Somewhere downtown, people are falling to the ground. Within minutes, the first patrol car pulls up. It's obvious there's been some kind of release, but it will take time to identify the agent.
Meanwhile thousands of people in their homes and cars have already heard the news. They're listening to the panicked voices of people calling into local radio stations. One caller erupts into coughing and the line falls silent.
Ten minutes have passed. The authorities have not yet identified the chemical agent, but thousands of people are making their own decisions about the danger. Some are jumping into their cars and fleeing from downtown. Others are driving straight into the affected area to find loved ones.
As the packed roads slow to a crawl, local authorities go on the air. They warn anyone near the release zone to shelter in an interior room and block the vents. They ask people outside the downtown area to evacuate. Meanwhile, a light breeze begins to disperse the chemical agent over hundreds of cars stalled in downtown traffic.
This is the type of worst-case evacuation scenario that keeps emergency planners and responders up at night. Traffic. Panic. Media frenzy. Lack of preparation. Uncertainty.
Yet this scenario's most chilling aspect is that so many of its elements are well known to experts who have managed large-scale hurricane evacuations in Louisiana, Florida and North Carolina. What they have learned in dealing with mass evacuations provides many useful guidelines for planning a response to weapons of mass destruction (WMD) as well as hazardous material releases.
The Same and Different
Certainly, WMD emergencies are very different from hurricane evacuations. "People often draw analogies that if you can evacuate for hurricanes then you can evacuate for WMD," says Craig Fugate, director of Florida's Division of Emergency Management. "But if a hurricane is coming at you, it's a well-defined threat and you have time to prepare. You can go on TV, explain the risk, show maps, and tell people what they have to do.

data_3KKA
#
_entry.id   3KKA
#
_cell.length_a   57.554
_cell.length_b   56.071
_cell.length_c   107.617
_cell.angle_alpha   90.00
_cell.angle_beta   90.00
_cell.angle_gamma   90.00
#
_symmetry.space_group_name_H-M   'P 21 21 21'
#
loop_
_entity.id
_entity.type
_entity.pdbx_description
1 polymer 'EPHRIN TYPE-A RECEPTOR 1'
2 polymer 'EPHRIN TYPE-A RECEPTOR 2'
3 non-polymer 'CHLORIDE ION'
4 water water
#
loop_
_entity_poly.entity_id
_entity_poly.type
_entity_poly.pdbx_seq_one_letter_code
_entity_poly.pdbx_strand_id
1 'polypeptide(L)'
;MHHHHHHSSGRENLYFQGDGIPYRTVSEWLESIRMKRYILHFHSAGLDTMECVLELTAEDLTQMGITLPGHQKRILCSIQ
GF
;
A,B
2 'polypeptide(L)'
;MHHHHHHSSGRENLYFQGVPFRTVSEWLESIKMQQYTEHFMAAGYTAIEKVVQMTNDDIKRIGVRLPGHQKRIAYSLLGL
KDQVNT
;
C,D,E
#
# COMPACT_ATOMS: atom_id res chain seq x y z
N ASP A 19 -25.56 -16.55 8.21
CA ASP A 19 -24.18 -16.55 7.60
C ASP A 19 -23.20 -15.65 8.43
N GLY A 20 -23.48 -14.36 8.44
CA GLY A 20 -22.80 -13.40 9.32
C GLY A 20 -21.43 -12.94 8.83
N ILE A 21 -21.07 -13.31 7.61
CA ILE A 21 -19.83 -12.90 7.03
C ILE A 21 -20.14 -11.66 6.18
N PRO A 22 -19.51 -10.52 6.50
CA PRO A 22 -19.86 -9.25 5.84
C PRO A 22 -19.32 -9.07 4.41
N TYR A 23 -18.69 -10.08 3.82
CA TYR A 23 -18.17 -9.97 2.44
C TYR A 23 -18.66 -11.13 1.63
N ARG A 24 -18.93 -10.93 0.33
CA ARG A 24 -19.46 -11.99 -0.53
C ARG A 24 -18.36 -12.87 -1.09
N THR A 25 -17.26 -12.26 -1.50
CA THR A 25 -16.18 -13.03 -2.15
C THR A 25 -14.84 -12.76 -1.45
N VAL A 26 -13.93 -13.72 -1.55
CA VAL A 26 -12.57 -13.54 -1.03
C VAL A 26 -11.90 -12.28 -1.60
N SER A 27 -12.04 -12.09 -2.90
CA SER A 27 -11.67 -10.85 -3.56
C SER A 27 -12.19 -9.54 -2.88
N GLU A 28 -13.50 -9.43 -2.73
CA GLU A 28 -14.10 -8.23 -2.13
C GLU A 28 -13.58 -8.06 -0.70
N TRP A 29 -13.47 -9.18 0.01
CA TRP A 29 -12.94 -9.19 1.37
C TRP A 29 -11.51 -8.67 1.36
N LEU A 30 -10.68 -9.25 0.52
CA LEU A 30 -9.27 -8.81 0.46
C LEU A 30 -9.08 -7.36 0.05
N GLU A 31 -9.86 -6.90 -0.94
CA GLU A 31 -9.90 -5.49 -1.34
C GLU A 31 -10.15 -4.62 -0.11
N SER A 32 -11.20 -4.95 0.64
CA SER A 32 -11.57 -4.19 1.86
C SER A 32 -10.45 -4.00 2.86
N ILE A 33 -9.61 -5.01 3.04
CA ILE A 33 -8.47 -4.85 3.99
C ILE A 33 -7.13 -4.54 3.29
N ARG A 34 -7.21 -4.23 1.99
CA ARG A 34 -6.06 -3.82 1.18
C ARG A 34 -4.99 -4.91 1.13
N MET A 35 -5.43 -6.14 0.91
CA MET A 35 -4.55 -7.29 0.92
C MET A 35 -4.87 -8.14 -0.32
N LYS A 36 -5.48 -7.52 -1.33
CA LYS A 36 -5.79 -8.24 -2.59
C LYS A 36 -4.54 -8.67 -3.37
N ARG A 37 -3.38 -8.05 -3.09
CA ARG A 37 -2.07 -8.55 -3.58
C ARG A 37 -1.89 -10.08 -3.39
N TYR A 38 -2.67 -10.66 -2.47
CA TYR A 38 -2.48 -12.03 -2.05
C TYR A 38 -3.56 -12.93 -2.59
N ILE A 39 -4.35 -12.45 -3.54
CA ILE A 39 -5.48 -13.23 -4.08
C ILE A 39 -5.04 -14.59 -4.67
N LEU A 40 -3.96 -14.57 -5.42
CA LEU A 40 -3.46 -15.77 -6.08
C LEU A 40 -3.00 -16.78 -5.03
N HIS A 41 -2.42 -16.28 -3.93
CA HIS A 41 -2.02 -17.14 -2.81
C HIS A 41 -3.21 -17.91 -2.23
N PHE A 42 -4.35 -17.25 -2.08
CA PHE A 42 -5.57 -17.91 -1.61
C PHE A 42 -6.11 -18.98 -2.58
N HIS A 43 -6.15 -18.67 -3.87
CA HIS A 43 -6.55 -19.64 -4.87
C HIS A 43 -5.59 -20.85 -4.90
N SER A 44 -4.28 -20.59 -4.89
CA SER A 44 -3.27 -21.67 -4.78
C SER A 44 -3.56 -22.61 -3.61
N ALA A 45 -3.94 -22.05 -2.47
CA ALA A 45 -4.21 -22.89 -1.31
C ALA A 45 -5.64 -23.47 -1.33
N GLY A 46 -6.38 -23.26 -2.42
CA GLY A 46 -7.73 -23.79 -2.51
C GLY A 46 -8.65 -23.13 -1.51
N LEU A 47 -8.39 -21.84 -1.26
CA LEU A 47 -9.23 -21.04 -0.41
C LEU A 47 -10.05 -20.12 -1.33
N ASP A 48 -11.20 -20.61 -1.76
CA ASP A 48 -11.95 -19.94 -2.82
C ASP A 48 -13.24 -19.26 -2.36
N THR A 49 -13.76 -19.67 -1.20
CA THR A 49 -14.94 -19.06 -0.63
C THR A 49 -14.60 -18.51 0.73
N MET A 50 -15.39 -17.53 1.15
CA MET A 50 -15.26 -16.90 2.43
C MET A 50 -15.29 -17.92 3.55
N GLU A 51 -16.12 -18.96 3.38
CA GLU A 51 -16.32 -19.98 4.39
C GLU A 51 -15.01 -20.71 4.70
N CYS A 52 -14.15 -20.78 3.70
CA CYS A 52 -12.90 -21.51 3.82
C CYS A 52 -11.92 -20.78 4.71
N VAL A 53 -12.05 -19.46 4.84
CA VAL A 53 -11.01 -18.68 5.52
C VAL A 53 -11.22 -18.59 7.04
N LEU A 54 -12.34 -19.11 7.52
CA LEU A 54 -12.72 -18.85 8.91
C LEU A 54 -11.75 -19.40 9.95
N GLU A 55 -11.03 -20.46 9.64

"With WMD, everything happens much faster. You may not even know what's going on at first. If there's a large release, some areas will be enveloped so quickly all you can do is tell people to shelter in place and evacuate the surrounding areas," Fugate explains. As he and others acknowledge, instructing some people to take shelter while asking others to evacuate has not always worked.
Yet much can be learned from the type of work done to prepare for hurricane evacuations, says Eric Tolbert, director of the Federal Emergency Management Agency (FEMA) Response Division in the Department of Homeland Security (DHS). Tolbert knows because he was involved in much of that planning himself and was at the helm of North Carolina's Division of Emergency Management when Hurricane Floyd struck the state in 1999.
He points to a 20-year history of hurricane evacuation studies by FEMA, the U.S. Army Corp of Engineers, and the Department of Transportation. "Those studies lay out the mechanical pieces of an evacuation, such as highway capacity, the ability to reverse lane [to redirect traffic], and where people can shelter along the evacuation corridor," he explains.
"They tell you the number of police officers needed at each intersection, and provide definitive standards for new and temporary signage. They show how many people can be evacuated per hour. These studies are of extreme value to decision makers in the management of the evacuation process," he says.